[My Best Friend] : What do you mean they want you to market your own book?
[Me] : They’re cutting costs across the board. Since we now have the ability to market ourselves, they don’t feel it’s necessary.
[My Best Friend] : I feel it’s necessary that you find an alternative.
He isn’t the only one. After another polite/generic rejection letter, I have to ask myself: what the hell am I doing? I’ve spent my adult life going against the norm, yet when it comes to my single biggest investment in time and money, I’m relying on a dinosaur to pluck me out of obscurity. Stupid. Don’t believe me? Let’s do some homework.
In his article at The Huffington Post, William Petrocelli notes a two-fold demise for the publishing giants: sales are down and mass merchandisers are stronger than ever. This kind of leverage forces publishers to make more and more concessions, creating an industry increasingly dependent on what he calls, celebrity best-seller life rafts.
Now, I’ve seen this happen before… in the food industry.
An early sign that a restaurant is facing financial woes is when it shifts its focus from food to pricing. For example, I worked at a restaurant whose original concept focused on quality. People enjoyed the food as much as they did the atmosphere, and so it prospered. After some time, however, the powers that be noticed a decline in sales. Rather than (properly) attributing that decline to their preference for increasingly inferior products, they reacted by lowering their prices and introducing cheap gimmicks. The result? Negative reviews across the board and an atmosphere of transparent corporate greed. Is this the future publishers want? By clinging to so-called guaranteed sells, they’re ignoring what made them successful in the first place: encouraging new talent.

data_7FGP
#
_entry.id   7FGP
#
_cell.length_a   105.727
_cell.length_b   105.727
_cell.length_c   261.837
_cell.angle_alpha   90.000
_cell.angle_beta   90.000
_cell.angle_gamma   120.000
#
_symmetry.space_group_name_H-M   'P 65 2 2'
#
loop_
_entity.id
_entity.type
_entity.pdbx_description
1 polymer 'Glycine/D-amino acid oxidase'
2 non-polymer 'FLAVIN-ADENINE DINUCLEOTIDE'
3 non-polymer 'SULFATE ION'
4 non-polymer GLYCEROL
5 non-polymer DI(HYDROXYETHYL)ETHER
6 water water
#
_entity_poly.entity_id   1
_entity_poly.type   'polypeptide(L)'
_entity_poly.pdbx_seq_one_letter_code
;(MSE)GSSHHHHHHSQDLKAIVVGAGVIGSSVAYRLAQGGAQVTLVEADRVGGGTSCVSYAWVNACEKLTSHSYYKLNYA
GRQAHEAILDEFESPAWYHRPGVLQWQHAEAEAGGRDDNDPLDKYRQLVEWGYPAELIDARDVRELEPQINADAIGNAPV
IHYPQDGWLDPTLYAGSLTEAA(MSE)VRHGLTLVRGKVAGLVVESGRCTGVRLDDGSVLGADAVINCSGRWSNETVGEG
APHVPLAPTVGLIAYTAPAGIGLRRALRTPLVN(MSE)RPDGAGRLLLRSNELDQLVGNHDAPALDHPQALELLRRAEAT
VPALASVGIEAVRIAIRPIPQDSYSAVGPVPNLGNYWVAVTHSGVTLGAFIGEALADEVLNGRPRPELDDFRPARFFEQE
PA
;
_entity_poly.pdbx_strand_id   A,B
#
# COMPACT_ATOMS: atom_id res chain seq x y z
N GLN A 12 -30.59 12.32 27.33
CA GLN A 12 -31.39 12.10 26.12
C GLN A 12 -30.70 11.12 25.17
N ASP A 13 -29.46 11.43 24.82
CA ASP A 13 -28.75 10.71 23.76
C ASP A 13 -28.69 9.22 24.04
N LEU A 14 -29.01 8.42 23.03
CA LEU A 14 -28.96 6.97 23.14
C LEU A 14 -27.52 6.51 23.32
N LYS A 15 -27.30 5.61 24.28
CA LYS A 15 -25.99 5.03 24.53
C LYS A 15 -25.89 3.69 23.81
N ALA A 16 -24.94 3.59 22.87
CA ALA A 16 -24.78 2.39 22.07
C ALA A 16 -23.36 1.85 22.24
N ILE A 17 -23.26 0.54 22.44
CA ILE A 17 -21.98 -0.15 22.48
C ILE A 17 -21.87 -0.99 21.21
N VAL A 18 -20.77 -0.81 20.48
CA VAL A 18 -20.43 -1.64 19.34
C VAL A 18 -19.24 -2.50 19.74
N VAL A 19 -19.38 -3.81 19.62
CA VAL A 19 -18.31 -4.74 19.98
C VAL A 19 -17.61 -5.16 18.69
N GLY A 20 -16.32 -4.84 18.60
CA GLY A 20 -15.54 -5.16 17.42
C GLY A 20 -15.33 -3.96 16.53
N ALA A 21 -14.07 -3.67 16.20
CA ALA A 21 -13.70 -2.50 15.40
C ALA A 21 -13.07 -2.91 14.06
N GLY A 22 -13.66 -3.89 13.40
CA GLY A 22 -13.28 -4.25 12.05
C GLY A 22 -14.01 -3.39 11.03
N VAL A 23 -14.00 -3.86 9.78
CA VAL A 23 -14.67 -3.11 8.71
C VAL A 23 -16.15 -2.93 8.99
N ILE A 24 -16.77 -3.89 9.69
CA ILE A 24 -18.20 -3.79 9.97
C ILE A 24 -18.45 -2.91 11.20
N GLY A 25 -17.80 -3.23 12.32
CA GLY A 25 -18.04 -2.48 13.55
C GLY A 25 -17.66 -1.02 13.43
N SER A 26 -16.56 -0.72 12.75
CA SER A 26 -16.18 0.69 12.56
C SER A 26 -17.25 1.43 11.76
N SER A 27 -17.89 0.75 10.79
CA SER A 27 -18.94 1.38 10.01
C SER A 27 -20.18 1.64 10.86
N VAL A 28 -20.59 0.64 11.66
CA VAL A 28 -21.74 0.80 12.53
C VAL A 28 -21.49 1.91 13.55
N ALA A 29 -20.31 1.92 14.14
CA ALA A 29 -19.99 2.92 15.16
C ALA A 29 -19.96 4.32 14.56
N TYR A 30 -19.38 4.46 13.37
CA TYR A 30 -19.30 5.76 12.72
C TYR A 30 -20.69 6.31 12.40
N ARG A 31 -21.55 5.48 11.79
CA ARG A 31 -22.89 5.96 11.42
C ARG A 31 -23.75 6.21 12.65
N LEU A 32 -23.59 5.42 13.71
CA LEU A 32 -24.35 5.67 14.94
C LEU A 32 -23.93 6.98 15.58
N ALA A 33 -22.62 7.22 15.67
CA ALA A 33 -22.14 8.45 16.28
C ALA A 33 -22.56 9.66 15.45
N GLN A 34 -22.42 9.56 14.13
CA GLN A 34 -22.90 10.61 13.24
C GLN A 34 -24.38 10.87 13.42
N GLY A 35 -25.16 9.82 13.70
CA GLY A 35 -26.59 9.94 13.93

Let’s consider Mark, the up and coming author. After being rejected by multiple restaurants, he’s finally invited into one.
[Waiter]: Welcome to Dino’s, home of big, slow, and endangered cuisine. How may I help you?
[Mark]: Hi, yes. I’m celebrating today, I just finished my first book. So I’ll take the biggest, juiciest steak you have.
Reaching into his sleeve, the waiter pulls out a raw porterhouse cut and slaps it onto the table.
[Mark]: What the hell is this?
[Waiter]: We’re cutting costs. You’ll notice that your table also functions as a grill, so you can go ahead and cook it yourself, and flavor it too. In fact, we also ask that you take care of the dishes once you’re finished. You can pay for your check at the register. Thanks.
The absurdity of this situation is no different from the publishing market today, which is why it’s time to stop visiting the big chain restaurants like Dino’s and to start looking into smaller entrepeneurs, like say, SmashWords. Afraid of the stigma of vanity publishing? Don’t be! People celebrate independent films and indie music, why should print be any different? The market will determine whether or not your writing sucks, and when it does, you stand to reap the benefits. Amazon.com, for example, is now monitoring indie books’ reviews and sales, using those numbers to determine if a book is worth putting into print. Now that’s progressive! Add to that royalties of over 70%, and suddenly vanity publishing doesn’t seem so vain anymore. Lucrative, pioneering, eco-friendly, yes. Vain? OK, maybe just a little.